Spatial attention shapes stimulus-evoked neural activity, boosting response amplitudes of neurons and shifting the size and position of their visual receptive fields. However, relatively little is known about how attention shapes sensory population codes, even though perception ultimately depends on population activity. Here, we measured the electroencephalogram (EEG) in human observers, and isolated stimulus-evoked activity that was phase-locked to the onset of attended and ignored visual stimuli. Using a spatial encoding model, we reconstructed population tuning functions from the topography of evoked activity across the scalp. We found that spatial attention boosted the amplitude of spatially tuned population responses within 100 ms of stimulus onset. Moreover, parametric variation of stimulus contrast revealed that this effect of attention increased with stimulus contrast, suggesting that attention increases the response gain of spatial population codes during the first wave of visual processing.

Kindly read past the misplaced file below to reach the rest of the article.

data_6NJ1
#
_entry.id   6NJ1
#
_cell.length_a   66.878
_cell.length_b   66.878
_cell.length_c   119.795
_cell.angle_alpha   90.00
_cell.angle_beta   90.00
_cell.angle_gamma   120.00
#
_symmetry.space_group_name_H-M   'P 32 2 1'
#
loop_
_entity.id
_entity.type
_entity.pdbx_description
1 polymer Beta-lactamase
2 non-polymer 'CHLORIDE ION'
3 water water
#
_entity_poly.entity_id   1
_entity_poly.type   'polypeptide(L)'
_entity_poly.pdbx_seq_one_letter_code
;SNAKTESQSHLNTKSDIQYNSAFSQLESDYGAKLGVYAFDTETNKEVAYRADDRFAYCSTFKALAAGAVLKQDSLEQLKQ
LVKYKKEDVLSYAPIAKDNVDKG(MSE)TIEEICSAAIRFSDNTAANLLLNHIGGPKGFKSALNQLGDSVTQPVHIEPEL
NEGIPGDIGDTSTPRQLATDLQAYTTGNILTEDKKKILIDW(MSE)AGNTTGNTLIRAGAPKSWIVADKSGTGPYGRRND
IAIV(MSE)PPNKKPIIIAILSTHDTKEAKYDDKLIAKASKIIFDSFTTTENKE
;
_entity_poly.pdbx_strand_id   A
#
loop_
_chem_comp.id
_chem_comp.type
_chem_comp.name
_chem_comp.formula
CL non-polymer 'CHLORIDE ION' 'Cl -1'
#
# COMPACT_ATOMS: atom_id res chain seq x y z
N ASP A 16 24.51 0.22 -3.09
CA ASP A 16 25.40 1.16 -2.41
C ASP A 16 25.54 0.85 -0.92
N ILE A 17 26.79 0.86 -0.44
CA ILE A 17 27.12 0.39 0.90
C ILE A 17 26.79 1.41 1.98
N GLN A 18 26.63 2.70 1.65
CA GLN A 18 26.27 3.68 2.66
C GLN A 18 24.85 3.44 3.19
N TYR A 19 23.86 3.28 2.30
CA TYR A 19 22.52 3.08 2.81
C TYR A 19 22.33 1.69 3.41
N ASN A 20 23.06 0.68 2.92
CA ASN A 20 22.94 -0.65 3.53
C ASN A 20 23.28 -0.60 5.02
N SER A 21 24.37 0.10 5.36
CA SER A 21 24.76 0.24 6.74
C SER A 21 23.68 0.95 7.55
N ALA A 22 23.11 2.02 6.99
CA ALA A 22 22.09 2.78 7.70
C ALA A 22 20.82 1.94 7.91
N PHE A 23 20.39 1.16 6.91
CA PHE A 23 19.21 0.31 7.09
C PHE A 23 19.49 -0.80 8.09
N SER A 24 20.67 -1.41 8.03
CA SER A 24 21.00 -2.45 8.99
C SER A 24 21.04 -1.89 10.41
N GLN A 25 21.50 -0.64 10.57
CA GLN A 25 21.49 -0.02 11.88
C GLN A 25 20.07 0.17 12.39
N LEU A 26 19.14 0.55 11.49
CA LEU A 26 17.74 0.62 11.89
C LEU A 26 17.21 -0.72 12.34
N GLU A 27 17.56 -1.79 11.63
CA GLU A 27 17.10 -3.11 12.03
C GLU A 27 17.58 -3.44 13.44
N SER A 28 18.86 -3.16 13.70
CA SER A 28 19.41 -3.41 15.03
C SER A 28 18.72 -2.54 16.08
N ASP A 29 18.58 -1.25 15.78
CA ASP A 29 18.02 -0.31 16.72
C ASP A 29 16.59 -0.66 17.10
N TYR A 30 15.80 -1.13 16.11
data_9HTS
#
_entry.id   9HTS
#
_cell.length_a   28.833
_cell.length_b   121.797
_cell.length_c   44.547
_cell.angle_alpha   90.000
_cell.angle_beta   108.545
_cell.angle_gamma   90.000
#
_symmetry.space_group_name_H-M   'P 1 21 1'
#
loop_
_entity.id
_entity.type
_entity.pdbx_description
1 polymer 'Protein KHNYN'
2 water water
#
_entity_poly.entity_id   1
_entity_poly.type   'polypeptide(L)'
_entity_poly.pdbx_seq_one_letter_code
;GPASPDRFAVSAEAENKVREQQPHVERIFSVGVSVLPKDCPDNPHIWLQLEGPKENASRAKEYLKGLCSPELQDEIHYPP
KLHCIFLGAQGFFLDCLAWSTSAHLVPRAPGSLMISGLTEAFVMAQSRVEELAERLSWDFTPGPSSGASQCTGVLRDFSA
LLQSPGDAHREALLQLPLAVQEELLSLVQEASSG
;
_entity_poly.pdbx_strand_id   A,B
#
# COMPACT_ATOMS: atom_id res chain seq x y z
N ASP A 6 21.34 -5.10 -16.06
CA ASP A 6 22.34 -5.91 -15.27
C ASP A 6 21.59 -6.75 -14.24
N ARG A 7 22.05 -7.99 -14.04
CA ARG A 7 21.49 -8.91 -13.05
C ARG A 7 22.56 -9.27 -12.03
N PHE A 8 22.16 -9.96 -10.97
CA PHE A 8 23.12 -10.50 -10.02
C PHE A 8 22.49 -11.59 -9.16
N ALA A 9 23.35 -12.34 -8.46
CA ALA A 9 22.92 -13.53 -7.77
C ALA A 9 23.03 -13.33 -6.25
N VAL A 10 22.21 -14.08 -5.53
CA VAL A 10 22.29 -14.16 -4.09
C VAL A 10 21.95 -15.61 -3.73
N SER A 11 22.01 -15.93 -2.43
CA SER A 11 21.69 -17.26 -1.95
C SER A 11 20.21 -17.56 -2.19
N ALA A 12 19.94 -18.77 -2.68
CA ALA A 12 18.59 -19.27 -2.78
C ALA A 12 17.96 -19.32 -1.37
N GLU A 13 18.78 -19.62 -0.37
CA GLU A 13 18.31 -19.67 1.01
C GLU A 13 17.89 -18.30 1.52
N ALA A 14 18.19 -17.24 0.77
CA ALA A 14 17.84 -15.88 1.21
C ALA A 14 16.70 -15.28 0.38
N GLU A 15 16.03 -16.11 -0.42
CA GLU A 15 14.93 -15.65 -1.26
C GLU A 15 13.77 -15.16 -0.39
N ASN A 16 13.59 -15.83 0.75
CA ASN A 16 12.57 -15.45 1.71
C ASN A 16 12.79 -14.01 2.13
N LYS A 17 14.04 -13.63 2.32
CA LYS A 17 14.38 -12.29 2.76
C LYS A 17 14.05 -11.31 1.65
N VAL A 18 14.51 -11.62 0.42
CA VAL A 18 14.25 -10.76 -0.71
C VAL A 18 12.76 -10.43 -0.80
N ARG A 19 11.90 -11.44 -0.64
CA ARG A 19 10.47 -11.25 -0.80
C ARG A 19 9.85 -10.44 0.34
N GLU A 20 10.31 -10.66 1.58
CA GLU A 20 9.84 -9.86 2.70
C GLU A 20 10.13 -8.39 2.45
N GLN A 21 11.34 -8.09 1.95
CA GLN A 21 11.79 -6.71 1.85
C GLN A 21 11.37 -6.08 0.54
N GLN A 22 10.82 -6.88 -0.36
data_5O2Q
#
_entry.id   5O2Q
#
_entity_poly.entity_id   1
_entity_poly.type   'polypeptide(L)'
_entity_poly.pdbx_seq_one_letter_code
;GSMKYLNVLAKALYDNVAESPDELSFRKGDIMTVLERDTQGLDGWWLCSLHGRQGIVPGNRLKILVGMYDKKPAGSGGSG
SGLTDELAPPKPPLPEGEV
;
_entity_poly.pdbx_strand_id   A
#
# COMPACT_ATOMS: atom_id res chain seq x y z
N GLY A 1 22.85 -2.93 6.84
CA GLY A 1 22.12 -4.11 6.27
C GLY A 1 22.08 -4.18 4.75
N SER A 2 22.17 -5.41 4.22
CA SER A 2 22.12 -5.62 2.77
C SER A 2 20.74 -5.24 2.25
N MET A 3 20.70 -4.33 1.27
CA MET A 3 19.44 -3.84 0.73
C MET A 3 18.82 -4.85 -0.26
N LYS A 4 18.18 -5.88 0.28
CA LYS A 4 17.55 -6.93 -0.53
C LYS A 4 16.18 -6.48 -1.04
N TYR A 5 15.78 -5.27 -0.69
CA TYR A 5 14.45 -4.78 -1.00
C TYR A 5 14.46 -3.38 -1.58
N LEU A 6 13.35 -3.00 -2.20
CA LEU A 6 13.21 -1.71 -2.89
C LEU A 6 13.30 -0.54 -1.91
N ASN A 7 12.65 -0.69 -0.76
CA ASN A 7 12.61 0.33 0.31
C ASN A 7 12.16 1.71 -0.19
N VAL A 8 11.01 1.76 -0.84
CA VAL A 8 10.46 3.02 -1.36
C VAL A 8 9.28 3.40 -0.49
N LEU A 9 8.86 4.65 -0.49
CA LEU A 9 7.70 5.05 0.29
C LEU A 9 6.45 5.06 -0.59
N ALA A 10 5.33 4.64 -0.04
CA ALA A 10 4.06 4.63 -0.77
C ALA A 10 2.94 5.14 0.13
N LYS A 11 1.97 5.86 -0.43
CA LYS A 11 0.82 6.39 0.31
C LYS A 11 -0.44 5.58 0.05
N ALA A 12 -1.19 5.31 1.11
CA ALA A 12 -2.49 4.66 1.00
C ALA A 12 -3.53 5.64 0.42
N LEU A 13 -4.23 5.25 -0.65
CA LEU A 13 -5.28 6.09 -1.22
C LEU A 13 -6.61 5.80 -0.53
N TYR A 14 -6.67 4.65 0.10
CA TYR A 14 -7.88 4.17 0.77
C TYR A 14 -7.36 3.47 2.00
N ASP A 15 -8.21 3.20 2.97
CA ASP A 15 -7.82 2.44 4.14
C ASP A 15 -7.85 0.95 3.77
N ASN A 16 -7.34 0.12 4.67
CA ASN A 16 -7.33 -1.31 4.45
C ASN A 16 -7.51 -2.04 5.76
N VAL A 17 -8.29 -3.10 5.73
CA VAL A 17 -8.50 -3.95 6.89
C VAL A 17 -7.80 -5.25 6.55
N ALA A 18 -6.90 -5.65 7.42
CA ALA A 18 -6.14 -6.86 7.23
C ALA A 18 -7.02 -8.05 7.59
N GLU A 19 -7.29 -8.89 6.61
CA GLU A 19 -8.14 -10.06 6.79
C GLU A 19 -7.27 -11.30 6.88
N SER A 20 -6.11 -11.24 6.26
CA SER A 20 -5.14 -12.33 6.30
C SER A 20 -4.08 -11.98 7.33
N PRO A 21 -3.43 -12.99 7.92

bioRxiv Subject Collection: Neuroscience